A sensitive nanocalorimetric technology based on microcantilever sensors is presented. The tech-
nology, which combines very short response times with very small sample consumption, uses the
bimetallic effect to detect thermal transitions. Specifically, abrupt variations in the Young’s modu-
lus and the thermal expansion coefficient produced by temperature changes have been employed to
detect thermodynamic transitions. The technology has been used to determine the glass transition
of poly(3-thiophene methyl acetate), a soluble semiconducting polymer with different nanotechno-
logical applications. The glass transition temperature determined using microcantilevers coated with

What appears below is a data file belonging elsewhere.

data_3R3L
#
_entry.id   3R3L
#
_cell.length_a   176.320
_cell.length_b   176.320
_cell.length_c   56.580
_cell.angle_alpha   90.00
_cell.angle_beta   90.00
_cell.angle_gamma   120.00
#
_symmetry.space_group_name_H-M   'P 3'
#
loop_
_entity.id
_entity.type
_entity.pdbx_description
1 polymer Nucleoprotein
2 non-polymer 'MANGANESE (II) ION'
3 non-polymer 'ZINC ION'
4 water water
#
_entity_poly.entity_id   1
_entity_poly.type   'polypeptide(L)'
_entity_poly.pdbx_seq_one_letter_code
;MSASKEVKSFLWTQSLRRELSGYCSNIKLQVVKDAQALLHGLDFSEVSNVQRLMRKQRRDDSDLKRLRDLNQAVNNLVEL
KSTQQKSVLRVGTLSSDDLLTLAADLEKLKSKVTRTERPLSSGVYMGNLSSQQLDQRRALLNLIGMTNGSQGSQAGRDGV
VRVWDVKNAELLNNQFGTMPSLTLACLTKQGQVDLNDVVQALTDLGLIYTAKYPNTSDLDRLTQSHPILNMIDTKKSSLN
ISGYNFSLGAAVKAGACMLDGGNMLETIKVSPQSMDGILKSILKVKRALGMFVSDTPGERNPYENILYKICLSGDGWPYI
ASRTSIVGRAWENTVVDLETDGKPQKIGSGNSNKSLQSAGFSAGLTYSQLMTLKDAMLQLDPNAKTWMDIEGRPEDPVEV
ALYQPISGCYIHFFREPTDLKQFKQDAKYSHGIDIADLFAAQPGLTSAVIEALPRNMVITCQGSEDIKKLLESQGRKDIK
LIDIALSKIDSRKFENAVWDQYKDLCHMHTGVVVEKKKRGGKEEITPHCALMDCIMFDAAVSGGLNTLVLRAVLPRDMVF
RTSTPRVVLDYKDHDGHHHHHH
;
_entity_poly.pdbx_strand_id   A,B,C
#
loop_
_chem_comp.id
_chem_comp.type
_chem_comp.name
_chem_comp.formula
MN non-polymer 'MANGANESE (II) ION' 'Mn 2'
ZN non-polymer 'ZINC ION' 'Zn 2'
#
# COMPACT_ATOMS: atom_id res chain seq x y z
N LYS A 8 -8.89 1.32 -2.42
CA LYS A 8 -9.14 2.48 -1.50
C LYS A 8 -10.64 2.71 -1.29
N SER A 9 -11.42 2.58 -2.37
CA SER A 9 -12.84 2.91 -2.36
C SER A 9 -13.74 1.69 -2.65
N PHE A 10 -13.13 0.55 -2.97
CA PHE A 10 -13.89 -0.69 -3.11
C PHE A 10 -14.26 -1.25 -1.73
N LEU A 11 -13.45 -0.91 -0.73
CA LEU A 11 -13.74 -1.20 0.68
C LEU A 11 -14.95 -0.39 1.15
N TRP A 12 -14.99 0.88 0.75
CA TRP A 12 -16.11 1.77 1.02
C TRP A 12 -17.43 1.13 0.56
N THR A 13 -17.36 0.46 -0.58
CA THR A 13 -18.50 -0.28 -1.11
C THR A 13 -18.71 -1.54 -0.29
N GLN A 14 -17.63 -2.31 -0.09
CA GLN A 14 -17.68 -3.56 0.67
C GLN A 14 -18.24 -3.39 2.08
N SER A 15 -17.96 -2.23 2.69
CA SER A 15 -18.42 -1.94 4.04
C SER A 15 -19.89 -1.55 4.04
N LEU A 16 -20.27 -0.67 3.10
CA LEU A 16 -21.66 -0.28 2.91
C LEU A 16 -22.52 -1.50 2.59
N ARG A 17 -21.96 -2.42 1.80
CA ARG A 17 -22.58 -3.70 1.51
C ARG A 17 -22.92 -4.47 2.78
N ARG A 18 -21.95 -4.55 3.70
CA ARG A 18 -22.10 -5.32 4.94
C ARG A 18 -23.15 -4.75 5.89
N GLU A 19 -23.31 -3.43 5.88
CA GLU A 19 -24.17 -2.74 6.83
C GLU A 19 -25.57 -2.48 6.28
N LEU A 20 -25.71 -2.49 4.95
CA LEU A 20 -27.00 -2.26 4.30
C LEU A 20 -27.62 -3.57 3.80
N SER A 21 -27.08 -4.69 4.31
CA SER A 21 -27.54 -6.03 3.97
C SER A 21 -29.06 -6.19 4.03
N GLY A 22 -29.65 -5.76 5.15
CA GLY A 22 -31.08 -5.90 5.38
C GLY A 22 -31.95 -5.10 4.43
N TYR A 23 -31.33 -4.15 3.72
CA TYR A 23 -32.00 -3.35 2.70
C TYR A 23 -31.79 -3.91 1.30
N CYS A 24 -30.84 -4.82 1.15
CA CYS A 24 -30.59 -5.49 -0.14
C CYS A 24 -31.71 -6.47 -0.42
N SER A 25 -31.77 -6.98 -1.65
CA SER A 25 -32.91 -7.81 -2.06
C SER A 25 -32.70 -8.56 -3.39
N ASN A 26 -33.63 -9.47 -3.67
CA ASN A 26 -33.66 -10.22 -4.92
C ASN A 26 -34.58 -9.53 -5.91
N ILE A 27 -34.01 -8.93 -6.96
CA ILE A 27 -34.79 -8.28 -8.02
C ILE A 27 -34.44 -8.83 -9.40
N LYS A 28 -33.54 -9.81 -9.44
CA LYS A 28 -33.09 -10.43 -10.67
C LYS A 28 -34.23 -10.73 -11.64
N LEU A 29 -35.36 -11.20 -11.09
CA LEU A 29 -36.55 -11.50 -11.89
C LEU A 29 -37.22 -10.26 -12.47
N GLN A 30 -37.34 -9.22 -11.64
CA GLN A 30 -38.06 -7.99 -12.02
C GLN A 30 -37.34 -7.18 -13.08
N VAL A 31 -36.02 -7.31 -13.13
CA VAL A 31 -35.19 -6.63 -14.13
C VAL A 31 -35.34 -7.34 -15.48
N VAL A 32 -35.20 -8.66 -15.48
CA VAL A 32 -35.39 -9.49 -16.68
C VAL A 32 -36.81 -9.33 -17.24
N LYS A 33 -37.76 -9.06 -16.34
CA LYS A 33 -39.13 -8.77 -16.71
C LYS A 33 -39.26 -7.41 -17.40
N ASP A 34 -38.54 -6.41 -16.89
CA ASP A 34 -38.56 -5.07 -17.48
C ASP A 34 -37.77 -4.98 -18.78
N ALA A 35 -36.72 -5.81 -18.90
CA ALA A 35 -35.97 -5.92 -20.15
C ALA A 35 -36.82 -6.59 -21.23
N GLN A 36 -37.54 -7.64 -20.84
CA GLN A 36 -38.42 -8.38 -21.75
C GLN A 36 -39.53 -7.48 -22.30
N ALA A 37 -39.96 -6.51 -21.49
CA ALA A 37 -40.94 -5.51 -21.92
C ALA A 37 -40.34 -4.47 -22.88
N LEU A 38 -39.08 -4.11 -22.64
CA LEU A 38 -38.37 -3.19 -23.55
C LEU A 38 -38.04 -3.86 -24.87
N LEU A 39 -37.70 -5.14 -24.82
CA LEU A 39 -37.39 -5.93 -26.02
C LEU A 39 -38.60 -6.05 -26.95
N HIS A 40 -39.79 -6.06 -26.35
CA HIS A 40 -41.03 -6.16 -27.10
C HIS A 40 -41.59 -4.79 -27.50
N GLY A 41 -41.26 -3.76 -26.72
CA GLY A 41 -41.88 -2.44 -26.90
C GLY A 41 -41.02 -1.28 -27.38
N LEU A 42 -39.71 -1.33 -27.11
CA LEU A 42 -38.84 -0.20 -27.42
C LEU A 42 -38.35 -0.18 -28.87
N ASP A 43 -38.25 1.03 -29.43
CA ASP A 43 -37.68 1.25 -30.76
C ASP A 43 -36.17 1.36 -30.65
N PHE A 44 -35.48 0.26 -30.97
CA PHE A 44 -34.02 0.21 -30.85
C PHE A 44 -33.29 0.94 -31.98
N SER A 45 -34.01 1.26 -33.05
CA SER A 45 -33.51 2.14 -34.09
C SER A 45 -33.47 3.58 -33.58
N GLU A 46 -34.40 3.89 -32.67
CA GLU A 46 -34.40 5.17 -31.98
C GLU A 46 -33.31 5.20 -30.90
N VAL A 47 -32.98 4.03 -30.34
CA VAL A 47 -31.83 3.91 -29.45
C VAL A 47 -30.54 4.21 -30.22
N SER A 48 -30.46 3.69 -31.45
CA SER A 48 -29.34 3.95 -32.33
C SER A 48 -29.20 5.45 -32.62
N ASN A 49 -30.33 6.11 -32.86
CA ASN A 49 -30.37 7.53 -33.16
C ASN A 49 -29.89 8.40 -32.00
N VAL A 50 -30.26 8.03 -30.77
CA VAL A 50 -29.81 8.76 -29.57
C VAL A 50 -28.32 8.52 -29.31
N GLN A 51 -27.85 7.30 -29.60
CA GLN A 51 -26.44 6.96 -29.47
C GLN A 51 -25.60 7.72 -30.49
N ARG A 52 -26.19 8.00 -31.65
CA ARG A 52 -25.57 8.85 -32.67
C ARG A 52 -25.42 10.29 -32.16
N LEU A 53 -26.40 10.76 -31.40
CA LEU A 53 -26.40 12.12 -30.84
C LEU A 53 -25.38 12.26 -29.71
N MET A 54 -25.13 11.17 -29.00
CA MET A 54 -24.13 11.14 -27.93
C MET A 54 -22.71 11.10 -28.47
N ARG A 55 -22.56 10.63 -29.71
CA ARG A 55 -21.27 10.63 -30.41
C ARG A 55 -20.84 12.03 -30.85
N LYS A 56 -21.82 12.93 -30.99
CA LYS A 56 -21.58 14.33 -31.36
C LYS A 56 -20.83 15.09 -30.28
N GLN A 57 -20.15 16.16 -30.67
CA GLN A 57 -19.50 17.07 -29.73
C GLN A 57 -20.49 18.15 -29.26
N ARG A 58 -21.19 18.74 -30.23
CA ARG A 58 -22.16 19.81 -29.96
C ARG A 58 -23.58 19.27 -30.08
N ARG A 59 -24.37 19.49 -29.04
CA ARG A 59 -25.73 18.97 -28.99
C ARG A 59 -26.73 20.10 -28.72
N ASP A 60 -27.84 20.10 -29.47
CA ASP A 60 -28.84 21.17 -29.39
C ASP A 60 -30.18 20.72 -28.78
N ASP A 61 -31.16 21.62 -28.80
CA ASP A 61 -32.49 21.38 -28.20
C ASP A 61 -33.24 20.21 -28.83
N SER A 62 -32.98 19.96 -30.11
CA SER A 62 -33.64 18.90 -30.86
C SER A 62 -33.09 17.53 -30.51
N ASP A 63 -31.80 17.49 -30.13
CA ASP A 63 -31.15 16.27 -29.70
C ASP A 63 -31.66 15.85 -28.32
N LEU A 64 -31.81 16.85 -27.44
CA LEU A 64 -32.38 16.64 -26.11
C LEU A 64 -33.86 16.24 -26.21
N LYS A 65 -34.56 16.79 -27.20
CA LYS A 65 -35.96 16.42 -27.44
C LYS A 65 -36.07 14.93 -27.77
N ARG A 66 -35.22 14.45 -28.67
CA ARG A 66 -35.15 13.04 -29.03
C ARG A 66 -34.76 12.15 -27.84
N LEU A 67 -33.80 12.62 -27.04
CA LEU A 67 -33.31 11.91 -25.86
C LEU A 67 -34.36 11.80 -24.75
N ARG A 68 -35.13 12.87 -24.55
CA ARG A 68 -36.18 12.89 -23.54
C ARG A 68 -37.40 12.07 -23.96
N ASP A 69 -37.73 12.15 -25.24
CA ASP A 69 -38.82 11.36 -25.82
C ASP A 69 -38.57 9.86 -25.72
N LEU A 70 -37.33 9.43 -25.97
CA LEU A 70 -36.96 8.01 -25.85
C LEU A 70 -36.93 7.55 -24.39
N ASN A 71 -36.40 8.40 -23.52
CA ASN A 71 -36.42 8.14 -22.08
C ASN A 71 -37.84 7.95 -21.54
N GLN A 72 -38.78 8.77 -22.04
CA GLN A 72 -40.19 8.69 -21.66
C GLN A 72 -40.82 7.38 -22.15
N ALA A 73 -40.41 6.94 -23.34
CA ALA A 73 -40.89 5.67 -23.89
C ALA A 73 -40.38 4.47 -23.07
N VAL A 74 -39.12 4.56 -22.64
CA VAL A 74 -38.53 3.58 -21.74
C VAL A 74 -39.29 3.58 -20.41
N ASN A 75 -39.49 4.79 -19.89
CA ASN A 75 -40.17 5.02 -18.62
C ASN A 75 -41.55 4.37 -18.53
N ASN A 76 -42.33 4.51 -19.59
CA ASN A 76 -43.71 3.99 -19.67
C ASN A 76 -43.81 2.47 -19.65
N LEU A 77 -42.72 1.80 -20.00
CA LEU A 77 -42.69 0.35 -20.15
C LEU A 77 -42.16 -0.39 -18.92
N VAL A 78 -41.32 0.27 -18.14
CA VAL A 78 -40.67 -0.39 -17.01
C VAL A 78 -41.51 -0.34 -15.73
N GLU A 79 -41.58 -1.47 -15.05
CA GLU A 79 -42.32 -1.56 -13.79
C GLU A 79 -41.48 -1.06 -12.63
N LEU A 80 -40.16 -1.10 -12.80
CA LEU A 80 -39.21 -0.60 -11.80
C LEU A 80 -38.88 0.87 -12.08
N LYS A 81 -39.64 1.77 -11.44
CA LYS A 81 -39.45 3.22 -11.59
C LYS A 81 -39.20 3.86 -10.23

ultra-thin films of mass
C higher than that obtained using a conventional differential
scanning calorimeter for bulk powder samples of mass
g. Atomistic molecular dynamics
simulations on models that represent the bulk powder and the ultra-thin films have been carried out
to provide understanding and rationalization of this feature. Simulations indicate that the film-air in-
terface plays a crucial role in films with very small thickness, affecting both the organization of the
molecular chains and the response of the molecules against the temperature.
CitacióAhumada, Ó. [et al.]. Sensitive thermal transitions of nanoscale polymer samples using the bimetallic effect: Application to ultra-thin polythiophene. "Review of scientific instruments", 15 Juny 2013, vol. 84, núm. 5, p. 1-8.